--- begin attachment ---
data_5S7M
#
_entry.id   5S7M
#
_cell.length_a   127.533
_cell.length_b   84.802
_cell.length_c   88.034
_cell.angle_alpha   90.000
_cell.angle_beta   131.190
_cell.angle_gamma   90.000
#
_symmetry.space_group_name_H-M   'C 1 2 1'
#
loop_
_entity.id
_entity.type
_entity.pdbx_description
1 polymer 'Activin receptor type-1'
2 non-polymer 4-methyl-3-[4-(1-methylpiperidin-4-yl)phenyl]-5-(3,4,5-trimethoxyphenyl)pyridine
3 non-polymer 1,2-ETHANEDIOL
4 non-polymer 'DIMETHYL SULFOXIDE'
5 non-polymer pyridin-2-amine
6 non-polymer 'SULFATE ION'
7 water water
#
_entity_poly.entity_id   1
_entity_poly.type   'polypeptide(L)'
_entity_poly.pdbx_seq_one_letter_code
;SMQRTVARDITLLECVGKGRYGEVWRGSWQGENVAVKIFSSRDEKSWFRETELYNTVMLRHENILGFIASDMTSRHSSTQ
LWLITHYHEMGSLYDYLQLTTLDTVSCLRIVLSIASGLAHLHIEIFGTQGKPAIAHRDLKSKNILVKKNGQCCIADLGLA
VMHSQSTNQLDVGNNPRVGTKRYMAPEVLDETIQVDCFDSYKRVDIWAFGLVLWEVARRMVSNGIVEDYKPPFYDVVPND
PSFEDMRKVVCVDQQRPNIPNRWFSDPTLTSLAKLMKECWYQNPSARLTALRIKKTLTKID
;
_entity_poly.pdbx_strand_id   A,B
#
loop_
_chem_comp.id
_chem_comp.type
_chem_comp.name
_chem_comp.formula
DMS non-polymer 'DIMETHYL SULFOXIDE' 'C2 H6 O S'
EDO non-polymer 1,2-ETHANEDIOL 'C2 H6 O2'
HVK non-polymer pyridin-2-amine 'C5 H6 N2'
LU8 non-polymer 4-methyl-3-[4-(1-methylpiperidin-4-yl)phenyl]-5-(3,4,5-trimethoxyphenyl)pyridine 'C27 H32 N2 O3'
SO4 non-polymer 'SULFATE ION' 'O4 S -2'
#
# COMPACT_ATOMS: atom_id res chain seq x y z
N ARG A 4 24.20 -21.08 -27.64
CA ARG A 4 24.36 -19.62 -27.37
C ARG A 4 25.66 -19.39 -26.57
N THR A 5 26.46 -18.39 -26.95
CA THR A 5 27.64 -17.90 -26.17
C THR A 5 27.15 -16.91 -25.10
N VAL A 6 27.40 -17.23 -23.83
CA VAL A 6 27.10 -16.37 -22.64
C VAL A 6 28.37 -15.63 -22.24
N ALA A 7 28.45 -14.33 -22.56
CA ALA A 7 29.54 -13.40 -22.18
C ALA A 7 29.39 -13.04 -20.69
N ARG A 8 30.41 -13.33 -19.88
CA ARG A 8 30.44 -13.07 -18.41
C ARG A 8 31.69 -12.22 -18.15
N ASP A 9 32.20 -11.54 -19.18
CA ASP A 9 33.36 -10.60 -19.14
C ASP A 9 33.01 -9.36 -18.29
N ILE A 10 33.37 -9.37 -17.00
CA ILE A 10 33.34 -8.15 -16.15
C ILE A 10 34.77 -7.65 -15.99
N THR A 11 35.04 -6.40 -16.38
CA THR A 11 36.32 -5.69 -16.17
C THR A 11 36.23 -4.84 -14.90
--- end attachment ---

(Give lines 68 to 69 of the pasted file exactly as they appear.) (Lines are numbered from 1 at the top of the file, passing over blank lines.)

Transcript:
C ILE A 10 34.77 -7.65 -15.99
N THR A 11 35.04 -6.40 -16.38